Even though this could be a benefit (like mentioned above), it could also be a drawback. Since the housing market is constantly changing, the property value could fall instead of rise. If this happens, you could end up paying way too much for a house that is worth significantly less at the time of purchase.
Less Power Over the Home
Even though you plan on buying the house, you must first rent it. Since you are a renter, you don’t have the rights to the property as if you were the homeowner. This means if the existing owner of the property has issues, they could negatively impact you. If the existing homeowner doesn’t handle their mortgage payments, then the property could foreclose, regardless of any agreement you had.
Benefits of a Rent-to-Own (Sellers)
Buyers have their own set of benefits and drawbacks when it comes to a rent-to-own property. Sellers can benefit from:
- Another Source of Income
- More Buyers
- A Higher Home Purchase Price
- Better Renters
Another Source of Income
During the rent portion of the lease, you may be able to consider that rent as an extra source of income. If the agreement doesn’t state that the rent will go towards the purchase of the property on the tenant’s behalf then it is for you to keep.
Since you provide more options to the buying market, you can expect to see more buyers. Instead of only offering your home to buyers that want a traditional mortgage, you offer your home to buyers that may want an alternative setup as well!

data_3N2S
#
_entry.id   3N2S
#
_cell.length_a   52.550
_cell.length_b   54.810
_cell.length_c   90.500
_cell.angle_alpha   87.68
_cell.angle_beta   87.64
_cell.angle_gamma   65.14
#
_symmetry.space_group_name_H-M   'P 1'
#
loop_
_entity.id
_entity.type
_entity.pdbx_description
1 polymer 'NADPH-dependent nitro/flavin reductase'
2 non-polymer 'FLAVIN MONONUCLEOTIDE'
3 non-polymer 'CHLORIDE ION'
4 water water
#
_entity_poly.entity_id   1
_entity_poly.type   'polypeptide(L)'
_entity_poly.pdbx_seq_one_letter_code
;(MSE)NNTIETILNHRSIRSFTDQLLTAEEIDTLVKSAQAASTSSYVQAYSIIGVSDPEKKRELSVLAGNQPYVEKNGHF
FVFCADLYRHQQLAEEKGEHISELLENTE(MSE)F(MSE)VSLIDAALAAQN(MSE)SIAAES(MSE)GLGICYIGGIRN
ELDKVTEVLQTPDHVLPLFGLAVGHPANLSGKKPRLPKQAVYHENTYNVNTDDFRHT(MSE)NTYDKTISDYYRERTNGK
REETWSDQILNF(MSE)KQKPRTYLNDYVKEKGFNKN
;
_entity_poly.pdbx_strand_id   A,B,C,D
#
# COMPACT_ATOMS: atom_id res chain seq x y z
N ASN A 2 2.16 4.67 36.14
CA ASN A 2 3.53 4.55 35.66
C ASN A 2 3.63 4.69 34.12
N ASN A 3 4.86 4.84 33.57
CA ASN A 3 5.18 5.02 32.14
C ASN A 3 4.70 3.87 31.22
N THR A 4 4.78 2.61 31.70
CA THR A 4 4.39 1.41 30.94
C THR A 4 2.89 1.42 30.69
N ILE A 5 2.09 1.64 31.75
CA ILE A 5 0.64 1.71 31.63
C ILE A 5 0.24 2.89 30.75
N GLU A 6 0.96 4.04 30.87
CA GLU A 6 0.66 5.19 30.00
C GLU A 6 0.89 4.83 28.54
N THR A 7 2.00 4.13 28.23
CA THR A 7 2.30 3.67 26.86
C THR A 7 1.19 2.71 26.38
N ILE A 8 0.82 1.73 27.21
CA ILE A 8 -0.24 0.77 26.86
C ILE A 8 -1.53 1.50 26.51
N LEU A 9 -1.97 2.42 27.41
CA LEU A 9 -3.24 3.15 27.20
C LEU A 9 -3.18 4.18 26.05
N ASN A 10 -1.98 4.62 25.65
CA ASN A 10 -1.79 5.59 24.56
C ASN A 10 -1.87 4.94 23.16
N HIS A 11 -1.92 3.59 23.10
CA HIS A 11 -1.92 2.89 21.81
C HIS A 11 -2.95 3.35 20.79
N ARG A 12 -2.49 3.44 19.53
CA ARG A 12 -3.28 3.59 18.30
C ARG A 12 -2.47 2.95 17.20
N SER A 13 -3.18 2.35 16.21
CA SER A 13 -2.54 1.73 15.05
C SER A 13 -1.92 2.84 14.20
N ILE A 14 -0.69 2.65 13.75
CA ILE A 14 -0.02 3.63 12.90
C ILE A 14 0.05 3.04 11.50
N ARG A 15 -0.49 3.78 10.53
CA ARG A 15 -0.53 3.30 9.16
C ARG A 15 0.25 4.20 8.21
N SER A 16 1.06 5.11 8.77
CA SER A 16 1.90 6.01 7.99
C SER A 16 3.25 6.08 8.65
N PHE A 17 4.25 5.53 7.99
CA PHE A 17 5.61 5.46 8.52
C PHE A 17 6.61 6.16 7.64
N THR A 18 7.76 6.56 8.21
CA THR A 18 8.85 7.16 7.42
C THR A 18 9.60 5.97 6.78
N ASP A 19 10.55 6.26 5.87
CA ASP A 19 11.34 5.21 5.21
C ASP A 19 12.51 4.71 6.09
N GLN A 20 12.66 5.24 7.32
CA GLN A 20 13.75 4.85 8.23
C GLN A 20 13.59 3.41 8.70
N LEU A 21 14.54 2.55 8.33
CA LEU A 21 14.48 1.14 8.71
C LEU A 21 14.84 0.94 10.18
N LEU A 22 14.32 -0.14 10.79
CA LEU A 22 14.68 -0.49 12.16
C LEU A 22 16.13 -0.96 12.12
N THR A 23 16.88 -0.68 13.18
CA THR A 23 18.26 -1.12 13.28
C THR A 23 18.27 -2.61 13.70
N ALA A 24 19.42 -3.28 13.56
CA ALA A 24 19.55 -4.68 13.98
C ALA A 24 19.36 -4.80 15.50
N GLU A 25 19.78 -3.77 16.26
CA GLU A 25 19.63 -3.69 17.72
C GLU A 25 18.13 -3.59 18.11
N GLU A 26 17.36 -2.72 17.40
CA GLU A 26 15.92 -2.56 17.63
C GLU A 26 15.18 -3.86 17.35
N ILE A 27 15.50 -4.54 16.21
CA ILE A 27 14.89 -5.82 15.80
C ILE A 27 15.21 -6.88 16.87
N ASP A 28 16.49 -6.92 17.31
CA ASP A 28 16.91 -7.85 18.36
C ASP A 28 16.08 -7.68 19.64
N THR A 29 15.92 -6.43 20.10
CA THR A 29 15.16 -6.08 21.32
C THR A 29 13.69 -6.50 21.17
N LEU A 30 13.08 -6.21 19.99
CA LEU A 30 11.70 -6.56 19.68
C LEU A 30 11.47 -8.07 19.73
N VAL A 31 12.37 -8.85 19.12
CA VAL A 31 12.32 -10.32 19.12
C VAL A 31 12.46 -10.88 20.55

A Higher Home Purchase Price
Since sellers may need to account for inflation in a rent-to-own agreement, they can ask for a higher home purchase price in the contract. Even if the housing market falls, the price is locked in.
Renters in a rent-to-own agreement are likely to be better tenants. That is because the goal of a rent-to-own agreement for tenants is to own the property once the leasing period is over. Tenants are aiming to become the homebuyers of the property which means that they will want to keep it in a good condition.
Drawbacks of a Rent-to-Own (Sellers)
Even though sellers could have some nice benefits if they choose to enter a rent-to-own agreement, there are also some drawbacks that they should be aware of as well:
- No Purchase After Lease
- Slower to Sell the Property
- Missed Opportunity
- Home Prices Fall
No Purchase After Lease
Once the lease period is complete, the tenant may decide not to buy the home. If this happens, you still need to worry about selling your home again. You basically start the selling process over from the start. Luckily, it may not be a total loss since you will likely keep the money from their rent period!
Slow to Sell the Property
Since you basically start the selling process from step 1 if the tenant chooses not to purchase the property, it will take more time overall to sell your home. Even if they do buy, you still need to wait to sell the property until the rent portion of the agreement is over. Homeowners looking to sell their home right away can view this as a major setback.
Housing markets are always moving up and down. If the housing market raises more than the original asking price set in the agreement, you could face losing out on money. You take on this risk with this type of agreement.
Home Prices Fall
The housing markets can impact the home seller in many ways. That is why it is important to know that home sellers take on a risk if the tenant doesn’t decide to buy the property and the housing market drops. If the market value of the home decreases from the time you agreed on a price then you could end up losing money.